10/10 starsCompleted
4 years, 8 months ago
SPU27x is the best course I've ever taken, both online and in person. The content is fascinating, the instructors are so animated and knowledgeable about their content, and you get to eat the results of your study. I can't recommend this course enough.
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又禎 陳 profile image
又禎 陳 profile image
9/10 starsCompleted
  • 1 review
  • 1 completed
5 years ago
Very useful website, I have learn a lot of from this website. Now I can cook some basic food.
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Ann Schmidt profile image
Ann Schmidt profile image
10/10 starsCompleted
  • 25 reviews
  • 24 completed
5 years, 2 months ago
Such a fun course! Blending science and cooking is a great idea! The science formulas can be tricky and frustrating at times, but the labs make up for it because you get to eat what you make in the lab! I learned so much in this course. I would hope everyone takes it!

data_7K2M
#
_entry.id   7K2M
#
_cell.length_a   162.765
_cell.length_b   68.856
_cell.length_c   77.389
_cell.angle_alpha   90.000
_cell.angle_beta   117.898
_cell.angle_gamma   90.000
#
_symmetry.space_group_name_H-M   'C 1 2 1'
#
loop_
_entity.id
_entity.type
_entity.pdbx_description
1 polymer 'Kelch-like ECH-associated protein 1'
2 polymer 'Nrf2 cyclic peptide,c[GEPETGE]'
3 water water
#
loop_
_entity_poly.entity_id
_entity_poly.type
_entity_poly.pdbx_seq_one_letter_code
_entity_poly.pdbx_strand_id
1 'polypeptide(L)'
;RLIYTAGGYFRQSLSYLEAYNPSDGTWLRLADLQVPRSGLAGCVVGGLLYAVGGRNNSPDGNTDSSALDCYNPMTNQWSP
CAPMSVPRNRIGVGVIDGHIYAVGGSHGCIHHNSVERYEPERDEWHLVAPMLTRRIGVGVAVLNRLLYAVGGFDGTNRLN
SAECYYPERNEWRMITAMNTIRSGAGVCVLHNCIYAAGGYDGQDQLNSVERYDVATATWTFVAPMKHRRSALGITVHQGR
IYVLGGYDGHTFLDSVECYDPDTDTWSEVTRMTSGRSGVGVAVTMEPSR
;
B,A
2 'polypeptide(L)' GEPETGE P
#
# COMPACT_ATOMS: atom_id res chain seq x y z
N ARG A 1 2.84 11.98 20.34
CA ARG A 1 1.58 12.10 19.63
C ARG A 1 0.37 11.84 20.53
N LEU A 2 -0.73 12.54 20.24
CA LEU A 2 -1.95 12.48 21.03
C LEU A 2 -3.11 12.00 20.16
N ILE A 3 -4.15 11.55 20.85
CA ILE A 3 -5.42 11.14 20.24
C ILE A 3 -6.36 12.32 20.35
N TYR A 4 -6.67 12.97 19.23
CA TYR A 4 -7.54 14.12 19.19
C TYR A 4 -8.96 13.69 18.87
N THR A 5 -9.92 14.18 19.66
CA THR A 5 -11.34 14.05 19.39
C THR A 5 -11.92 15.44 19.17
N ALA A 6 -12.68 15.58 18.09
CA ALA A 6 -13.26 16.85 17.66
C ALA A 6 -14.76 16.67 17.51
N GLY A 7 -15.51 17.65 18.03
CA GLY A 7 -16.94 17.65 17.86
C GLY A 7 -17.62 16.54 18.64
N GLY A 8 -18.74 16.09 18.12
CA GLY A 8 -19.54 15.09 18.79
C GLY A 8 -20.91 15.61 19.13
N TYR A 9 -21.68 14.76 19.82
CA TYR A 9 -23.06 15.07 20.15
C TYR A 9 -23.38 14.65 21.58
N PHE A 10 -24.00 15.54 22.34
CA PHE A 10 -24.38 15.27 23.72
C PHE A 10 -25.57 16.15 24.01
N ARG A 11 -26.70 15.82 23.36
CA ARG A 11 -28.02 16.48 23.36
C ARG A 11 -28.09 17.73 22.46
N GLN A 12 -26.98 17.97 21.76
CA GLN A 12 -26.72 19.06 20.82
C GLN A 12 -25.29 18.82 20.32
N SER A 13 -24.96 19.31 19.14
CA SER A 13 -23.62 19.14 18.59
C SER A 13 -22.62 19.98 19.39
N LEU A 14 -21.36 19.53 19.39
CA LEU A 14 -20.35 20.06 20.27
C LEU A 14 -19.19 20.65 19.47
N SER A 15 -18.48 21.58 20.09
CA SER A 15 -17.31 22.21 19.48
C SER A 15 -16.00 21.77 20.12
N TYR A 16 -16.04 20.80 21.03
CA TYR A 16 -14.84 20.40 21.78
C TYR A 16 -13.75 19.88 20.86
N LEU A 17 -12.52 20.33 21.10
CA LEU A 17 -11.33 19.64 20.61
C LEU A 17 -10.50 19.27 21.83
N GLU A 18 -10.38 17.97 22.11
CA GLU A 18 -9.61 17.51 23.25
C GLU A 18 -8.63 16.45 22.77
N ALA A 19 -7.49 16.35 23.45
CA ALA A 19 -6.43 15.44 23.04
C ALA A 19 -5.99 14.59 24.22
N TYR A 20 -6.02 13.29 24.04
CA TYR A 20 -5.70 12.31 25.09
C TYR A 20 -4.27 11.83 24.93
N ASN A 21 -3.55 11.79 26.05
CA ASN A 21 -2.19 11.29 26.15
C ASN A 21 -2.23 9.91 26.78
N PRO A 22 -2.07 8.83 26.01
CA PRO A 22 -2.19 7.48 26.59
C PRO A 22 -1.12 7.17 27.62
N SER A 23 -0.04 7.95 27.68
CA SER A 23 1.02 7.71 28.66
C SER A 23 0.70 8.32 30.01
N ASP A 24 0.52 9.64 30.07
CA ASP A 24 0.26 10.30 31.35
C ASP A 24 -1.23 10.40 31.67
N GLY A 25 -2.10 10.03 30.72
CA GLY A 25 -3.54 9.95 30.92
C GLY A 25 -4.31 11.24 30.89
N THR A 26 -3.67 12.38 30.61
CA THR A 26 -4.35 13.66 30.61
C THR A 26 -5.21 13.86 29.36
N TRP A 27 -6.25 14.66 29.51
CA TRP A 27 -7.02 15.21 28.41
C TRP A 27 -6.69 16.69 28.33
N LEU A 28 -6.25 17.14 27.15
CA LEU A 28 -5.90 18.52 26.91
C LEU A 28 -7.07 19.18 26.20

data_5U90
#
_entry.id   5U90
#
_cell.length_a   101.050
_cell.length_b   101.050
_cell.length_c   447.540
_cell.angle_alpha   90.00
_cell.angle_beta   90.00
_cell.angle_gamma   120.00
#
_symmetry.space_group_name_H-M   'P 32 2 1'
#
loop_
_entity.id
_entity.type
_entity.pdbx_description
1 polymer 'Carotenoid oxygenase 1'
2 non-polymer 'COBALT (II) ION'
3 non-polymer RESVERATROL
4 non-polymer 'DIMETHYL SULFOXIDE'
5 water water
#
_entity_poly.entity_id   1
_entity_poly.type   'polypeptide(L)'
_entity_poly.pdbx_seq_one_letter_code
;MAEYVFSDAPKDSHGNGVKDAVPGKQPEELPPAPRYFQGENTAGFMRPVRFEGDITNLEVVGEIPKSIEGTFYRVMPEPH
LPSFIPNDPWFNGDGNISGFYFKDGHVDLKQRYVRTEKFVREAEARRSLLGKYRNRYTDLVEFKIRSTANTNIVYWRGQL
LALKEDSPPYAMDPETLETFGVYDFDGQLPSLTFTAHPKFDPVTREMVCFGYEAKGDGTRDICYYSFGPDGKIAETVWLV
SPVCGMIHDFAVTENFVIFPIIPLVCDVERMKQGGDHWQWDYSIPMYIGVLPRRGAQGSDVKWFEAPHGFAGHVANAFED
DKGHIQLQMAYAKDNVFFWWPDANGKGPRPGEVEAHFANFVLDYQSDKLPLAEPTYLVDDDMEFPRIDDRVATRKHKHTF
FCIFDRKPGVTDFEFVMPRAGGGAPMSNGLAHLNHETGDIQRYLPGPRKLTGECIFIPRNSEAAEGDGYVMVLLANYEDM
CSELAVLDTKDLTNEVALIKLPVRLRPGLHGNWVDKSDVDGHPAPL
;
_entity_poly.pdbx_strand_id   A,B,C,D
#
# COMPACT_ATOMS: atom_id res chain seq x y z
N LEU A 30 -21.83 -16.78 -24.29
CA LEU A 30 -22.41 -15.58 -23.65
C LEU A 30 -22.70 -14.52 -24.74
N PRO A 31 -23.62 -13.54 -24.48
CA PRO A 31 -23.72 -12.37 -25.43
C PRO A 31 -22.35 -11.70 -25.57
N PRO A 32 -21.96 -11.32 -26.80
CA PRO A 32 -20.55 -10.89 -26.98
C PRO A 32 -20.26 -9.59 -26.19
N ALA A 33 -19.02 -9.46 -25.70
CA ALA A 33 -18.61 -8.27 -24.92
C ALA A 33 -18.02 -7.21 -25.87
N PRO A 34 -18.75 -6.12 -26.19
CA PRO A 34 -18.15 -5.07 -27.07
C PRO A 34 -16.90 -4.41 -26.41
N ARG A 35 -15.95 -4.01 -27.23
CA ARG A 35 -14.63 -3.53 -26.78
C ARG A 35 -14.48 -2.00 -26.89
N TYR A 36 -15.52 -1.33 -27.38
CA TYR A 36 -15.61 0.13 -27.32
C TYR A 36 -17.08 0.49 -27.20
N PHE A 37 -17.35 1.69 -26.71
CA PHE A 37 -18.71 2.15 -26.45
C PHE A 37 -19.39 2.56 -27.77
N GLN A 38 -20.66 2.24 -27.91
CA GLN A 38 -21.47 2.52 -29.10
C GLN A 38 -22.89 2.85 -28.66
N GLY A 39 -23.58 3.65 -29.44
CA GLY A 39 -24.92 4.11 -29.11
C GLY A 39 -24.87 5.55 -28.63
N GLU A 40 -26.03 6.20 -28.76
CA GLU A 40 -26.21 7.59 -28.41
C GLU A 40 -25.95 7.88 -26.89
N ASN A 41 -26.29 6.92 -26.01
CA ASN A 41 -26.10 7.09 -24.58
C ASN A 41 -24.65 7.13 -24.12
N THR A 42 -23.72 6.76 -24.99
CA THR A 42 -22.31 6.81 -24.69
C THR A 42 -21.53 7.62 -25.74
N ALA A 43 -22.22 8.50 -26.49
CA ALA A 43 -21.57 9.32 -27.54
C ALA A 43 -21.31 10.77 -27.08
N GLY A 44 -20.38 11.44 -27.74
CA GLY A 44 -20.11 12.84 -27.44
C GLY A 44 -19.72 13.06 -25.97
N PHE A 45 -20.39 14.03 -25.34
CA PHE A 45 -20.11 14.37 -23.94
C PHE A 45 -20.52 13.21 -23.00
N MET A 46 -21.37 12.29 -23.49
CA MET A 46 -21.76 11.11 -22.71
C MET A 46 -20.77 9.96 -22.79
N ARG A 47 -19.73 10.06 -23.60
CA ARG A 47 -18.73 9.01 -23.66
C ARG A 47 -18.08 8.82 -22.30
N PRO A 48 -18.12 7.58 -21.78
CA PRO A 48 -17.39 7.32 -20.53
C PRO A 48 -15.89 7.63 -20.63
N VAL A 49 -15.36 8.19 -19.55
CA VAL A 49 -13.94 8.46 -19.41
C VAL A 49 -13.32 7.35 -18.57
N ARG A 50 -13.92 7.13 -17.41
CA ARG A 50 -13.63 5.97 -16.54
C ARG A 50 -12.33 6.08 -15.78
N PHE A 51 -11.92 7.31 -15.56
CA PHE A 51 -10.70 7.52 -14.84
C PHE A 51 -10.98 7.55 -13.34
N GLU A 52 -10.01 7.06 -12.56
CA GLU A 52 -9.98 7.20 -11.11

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Student

10/10 starsCompleted
5 years, 4 months ago
Excellent course, I will never be cooking again without thinking what is going on at the molecular level.
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student profile image

student

10/10 starsCompleted
5 years, 6 months ago
I have to do this course again. It was so inspiring and I had to try out many of the techniques. I bought an isi whipper, a sous vide and a set to create spheres. I didn't have time to do the course home work but I enjoyed the lessons and spent a lot of happy hours in the kitchen. I can hardly wait for the new start in October.